is too early to tell how consumer attitudes on spending have been affected by
the March 14 credit restraints, most respondents believe retail sales are in
a contractionary phase.

Bankers generally confirm that loan demand remains

strong for business, but loan demand has declined for consumers because of
credit constraints.

Several banks and S&Ls are withdrawing from the mortgage

market until short-term interest rates stabilize or decline.

Inflation appears

to be on the verge of a steady decline over the next several months, although
the underlying inflation rate is believed to remain unchanged at about 10%.
Respondents associated with consumer spending and housing believe a
recession is now underway.

Several economists who attended the Fourth District

Round Table on March 7 have lowered their real GNP forecasts because of higher
interest rates and tightening credit conditions.

Instead of a mild 1.0% peak-

to- trough decline during the second and third quarters that they projected in
early March, they now expect a decline between 2.5% and 3.0%.


virtually all the respondents believe that interest rates have peaked, economic
activity next quarter is expected to show the sharpest decline as business
spending weakens along with the decline in consumer spending.

However, a

fourth quarter pick-up in real GNP is foreseen by most respondents as consumer
spending strengthens in response to lower interest rates and expected tax cuts.
Virtually all of the respondents expect a sluggish recovery.

Prospects that business spending will be relatively unaffected by the
recession seem to be fading.

Because long lead times are required, fixed

investment programs already underway are unlikely to be cut, according to one
capital-goods producer, even if new equipment is no longer needed for the nearterm.

However, rising interest rates and weakening cash flow positions will

cause cancellation of many short-term spending programs.

An economist for the

auto industry states that fuel efficiency laws will prevent capital spending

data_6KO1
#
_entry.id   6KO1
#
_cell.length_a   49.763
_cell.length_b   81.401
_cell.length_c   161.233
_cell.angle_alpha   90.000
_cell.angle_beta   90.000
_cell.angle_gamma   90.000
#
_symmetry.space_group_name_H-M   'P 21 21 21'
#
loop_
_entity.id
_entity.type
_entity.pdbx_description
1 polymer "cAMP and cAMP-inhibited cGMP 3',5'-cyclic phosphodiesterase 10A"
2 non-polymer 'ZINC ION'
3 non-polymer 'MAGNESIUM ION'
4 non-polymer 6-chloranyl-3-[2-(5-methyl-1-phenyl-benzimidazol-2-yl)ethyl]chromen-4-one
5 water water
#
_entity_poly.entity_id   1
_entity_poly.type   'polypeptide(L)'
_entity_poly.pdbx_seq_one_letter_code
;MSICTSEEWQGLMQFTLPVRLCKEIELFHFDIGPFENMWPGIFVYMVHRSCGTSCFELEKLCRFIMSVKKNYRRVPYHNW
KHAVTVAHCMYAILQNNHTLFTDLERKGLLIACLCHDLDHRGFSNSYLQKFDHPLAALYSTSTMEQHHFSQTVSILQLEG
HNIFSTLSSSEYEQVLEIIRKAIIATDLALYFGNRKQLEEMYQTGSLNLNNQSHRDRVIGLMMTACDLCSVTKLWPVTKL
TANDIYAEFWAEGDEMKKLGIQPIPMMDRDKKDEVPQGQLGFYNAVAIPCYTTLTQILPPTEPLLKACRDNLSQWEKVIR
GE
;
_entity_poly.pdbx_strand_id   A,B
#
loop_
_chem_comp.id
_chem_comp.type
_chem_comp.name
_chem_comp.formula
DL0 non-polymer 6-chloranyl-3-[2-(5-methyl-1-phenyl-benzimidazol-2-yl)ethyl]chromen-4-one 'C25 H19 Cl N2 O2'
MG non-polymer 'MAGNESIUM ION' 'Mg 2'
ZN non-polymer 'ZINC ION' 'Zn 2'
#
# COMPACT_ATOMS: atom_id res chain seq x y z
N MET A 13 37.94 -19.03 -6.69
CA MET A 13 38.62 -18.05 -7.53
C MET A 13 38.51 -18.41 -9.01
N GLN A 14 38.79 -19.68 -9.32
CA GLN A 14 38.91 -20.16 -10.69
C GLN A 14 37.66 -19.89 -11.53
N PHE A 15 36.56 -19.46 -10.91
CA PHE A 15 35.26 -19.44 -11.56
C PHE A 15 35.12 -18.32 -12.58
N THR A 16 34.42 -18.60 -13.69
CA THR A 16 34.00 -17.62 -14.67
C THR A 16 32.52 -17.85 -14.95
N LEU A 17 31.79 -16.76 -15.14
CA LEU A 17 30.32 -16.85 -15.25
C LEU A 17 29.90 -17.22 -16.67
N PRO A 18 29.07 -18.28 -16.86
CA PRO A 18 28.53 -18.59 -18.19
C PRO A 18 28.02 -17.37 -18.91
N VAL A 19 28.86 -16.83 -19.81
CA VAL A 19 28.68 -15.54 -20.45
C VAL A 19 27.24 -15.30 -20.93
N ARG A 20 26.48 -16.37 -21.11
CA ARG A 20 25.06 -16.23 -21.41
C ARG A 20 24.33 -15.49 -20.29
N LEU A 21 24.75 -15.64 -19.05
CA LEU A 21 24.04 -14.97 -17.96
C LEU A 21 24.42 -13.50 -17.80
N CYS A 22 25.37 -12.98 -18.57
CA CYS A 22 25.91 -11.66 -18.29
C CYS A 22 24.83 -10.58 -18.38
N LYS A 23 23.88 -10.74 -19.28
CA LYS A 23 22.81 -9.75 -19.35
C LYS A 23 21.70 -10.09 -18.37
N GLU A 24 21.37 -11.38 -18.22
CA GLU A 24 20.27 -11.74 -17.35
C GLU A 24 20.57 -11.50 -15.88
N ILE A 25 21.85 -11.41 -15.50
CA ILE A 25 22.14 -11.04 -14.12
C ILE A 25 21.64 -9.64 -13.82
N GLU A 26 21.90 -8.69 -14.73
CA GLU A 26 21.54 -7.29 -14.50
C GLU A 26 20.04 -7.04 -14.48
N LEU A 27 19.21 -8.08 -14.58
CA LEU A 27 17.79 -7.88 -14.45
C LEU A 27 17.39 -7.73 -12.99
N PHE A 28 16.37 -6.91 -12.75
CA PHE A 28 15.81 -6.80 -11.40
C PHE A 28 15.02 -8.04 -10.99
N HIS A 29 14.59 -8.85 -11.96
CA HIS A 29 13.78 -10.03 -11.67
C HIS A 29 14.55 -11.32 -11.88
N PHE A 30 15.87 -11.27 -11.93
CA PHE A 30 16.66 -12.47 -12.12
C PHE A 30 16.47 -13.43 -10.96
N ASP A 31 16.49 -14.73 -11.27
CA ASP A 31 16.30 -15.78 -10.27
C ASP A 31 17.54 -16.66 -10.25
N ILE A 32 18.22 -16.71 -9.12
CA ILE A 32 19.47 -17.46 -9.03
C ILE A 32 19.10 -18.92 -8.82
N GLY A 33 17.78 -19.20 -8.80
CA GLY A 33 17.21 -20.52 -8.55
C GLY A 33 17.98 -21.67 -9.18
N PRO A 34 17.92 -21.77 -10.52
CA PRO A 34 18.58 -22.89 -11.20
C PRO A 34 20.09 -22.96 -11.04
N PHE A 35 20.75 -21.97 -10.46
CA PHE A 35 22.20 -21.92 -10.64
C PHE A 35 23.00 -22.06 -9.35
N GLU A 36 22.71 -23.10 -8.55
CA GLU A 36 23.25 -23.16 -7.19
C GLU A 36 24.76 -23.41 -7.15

cutbacks that might normally have occurred in the industry.

An economist for

the machine tool industry reports that new orders are beginning to slow, although
some businesses may be waiting to see if interest rates fall before placing
their orders.

Although a mild inventory liquidation may still occur in the

second and third quarters, most respondents report that inventories are under

Even auto inventories are under better control now than recently.

However, a consumer-durables producer is concerned that small businesses are
being squeezed by credit constraints and expects a rising incidence of returned
goods and of bankruptcies.
Although some softening in PCE was expected, credit restraints will
make financing of durables goods by consumers more difficult.

March sales of

department store type goods slowed sharply from the first two months of 1980.
An economist for a major department store chain reports a 7.5-8.0% year-overyear gain in March compared to much larger gains in the previous two months.
In real terms, sales increases did not match price increases (about 8%) for
department store type goods for the first time since 1975.

Also, the auto

sales slump in recent weeks was widely attributed to the end of rebate programs.
Most banks in the District will be eliminating free credit on credit cards by
mid-year, while department stores will be increasing minimum monthly payments.

Because credit in real terms has been sliding for the past year and a half and
installment credit in nominal terms slowed even before the March 14 controls,
one economist in the retail industry believes that controls are untimely and
will worsen consumer spending prospects.

A bank economist believes that the

personal saving rate will rise shortly because consumers are faced with a cash
flow squeeze and are becoming concerned about their ability to service debt.
Several bankers indicate that loan demand is consistent with the
current pattern of business and consumer spending.
although the rate of growth has plateaued.

C&I loans are very strong,

One bank economist expressed

concern about the financial position of some borrowers, but does not expect
heavy business borrowing to cause any unusual problems during the recession.
Consumer installment credit has dropped sharply.

Consumer loan demand,

according to a District banker, has declined because consumers, concerned about
the economy and higher interest payments, have reduced their spending and
because banks, watching their profits decline, are discouraging some consumer
loans that are currently unprofitable.

However, a bank economist notes that

customers are accumulating balances on their credit cards and are now paying
the minimum balance more than ever before.

Most bankers and retailers contacted

will eliminate free credit, but one retailer is reluctant because 60% of his
sales are based on credit.
Mortgage lending has dropped dramatically in the last few weeks.


S&L official reports that five rate increases since March 3 have raised his
mortgage rates from 14% to over 17%.

Several S&Ls report continued weak

deposit flows, although six month money market certificates still attract funds.